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					Published in IMAGEUSA Magazine October 2007

COMMUNITY EVENTS

Organizers Jack Terzi of Hidrock Realty and Ralph Terzi

Generation Angel Career Event
Yvonne Harari vent preparations were set up in the white and green Generation Angel colors, from big banners to the five white tents atop the green grass. Coordinators worked hard to arrange their summer career event in Deal, featuring sessions given by community businessmen and professionals from an assortment of industries. Allie Sutton, Jack Terzi and Ralph Terzi of Generation Angel (the Sephardic Angel Fund’s youth division) organized the program catering to the community’s young adults. Keynote speakers were Hymie Betesh, President of Dr. Jays.com, and David Tawil, Vice President at Credit Suisse. Both delivered invigorating addresses and motivated their audience of around 150 teenagers and men in their 20s. David expressed the importance of holding more events of the same nature and noted how lucky youth are to receive such advice. “I didn’t have anything like this,” he said, referring to when he was younger. “The earlier you are aware, the earlier you can plan ahead. And that increases the likelihood for success.” The event centered around two rotations of 45

Eddie, Abie and Steven Hidary of Hidrock Realty minute sessions, during which young adults chose to sit in on industries in which they were interested. Many facilitators are community men who began their own businesses or work at American corporations. Panels were comprised of: Real Estate: Abie and Eddie Hidary, Wholesale: Nathan M. Dweck, David Franco, Jack Haddad, Bernie Hafif and Ralph Harary, Finance: Sammy Attias and Allan Mishan, Medical: Dr. Eddie Gindi (pediatrician), Dr. Stephen Haddad (gastroentologist) and Dr. Joey Shams (interventional radiologist), Law: Jeffrey Dweck, Robert Frastai and

OCTOBER 2007 ◊ IMAGE

COMMUNITY EVENTS

Generation...

Joey Levy and Abie Shalom

Jack Tawil, Ephraim Setton and Andrew Dweck

Adam Sultan, and Retail: Joey Sitt. Attendees received business cards from speakers and benefited from the exchange. Young adults sat enthralled in the sessions and felt it helped shape their own careers. Especially nowadays, and in this community, it’s important for young adults to figure out what they love doing and map out a plan on how to get there. “Career is a marathon, not a sprint,” said David in his presentation. He said one should always have a goal as he or she will be more driven, and it’s fine if that goal changes. “Take chances when you are young; the stakes get higher when you get older,” he said. Previously a lawyer for seven years, David was given a business opportunity and he developed it, which became his current career. He promoted the idea of sharing information, and said that communication goes both ways. While it’s significant for young adults to seek guidance, successful community members should reach out and look to share their experience and tips. “ Why should I keep what I have a secret?” commented David. However, nothing happens overnight. Some kids today think that life for many is on cruise control and don’t see behind the scenes to how people achieve success. The most prevalent signs of success are material-homes, cars, vacations and lavish lifestyles. Most of those who have succeeded, said David, “love what they do and, at least initially, worked until they couldn’t keep their eyes open.” Furthermore, young adults aren’t necessarily aware of what it takes to live comfortably in the community, let alone luxuriously and therefore should educate themselves on living costs and temper their expectations. David said the same goes for girls. The world is ultra-competitive and it’s crucial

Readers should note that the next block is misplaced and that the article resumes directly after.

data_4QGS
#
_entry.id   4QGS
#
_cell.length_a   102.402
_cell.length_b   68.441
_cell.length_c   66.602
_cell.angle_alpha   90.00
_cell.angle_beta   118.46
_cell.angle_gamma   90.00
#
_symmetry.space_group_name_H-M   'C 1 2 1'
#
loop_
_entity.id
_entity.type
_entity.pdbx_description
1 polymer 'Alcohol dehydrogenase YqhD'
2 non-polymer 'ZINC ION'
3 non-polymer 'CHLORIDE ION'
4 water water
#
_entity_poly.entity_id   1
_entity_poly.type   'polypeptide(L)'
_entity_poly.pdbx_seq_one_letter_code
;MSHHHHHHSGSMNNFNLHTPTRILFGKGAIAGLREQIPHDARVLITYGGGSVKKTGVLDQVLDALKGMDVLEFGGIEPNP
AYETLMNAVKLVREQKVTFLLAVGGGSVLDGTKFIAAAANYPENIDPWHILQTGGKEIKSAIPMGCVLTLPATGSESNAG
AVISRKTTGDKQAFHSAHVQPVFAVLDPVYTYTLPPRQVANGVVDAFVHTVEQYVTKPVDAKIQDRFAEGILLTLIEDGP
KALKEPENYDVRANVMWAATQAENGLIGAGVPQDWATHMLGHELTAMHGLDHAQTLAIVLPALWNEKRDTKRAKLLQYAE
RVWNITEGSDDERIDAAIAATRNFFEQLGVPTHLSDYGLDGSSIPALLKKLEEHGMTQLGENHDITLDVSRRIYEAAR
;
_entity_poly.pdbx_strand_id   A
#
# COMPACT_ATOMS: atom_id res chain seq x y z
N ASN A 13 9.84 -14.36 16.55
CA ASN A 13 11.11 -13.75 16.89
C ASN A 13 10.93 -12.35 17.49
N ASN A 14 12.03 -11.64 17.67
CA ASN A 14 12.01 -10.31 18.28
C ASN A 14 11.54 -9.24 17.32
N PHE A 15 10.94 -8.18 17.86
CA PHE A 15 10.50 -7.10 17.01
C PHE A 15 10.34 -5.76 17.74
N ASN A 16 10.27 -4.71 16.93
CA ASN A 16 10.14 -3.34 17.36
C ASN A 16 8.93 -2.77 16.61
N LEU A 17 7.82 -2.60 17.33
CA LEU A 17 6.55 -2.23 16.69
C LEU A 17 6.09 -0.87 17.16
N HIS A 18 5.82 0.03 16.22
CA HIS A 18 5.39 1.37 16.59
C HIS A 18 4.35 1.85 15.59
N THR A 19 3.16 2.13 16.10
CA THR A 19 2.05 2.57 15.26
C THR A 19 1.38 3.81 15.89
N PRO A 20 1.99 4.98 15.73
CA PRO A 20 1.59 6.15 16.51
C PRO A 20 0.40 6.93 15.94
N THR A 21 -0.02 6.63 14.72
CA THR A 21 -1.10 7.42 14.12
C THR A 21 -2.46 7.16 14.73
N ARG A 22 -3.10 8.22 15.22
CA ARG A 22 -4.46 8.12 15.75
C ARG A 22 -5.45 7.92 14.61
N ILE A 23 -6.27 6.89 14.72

OCTOBER 2007 ◊ IMAGE

that young adults start down a path to success early on. A college education is essential and, as David put it, “A professional is a good insurance policy.” While sitting in on Joe Sitt’s retail session, David observed that many boys raised hands when asked if they planned on entering family businesses. He acknowledged that it’s great if they love it and could be highly advantageous. But on the other hand, is it’s not something they desire to do, it could be counterproductive. David recalled that when he was younger he worked in his father’s retail store and hated it. That’s when he realized one of the most crucial pieces in advice he could possibly give: “As important as it is to find out what you want to do, it’s almost as important to find out what you don’t want to do. Young adults took what was said to heart and since many speakers were close in age with them, attendees felt they could relate to them. Every one was impressed by the event, at which dinner and dessert were served amid beautiful floral arrangements. Candy Gabbay, Gladys Haddad, Michelle Haddad and Monique Haddad volunteered their time and efforts to help set up the special night. “If this event changed the life of one kid, then it is all worth it,” said Jack Terzi. “To learn from professionals- and in this case, young professionals- and see that anyone could make it with hard work, persistence and education is a big confidence booster for kids who need to make it on their own. This is just the beginning. We plan on having many more events and seminars throughout the year and hope to guide the future of the community with help from the leaders of today.”
Yvonne Harari is a graduate of Brooklyn College and Allegra Franco Sephardic Women’s Teachers College.


				
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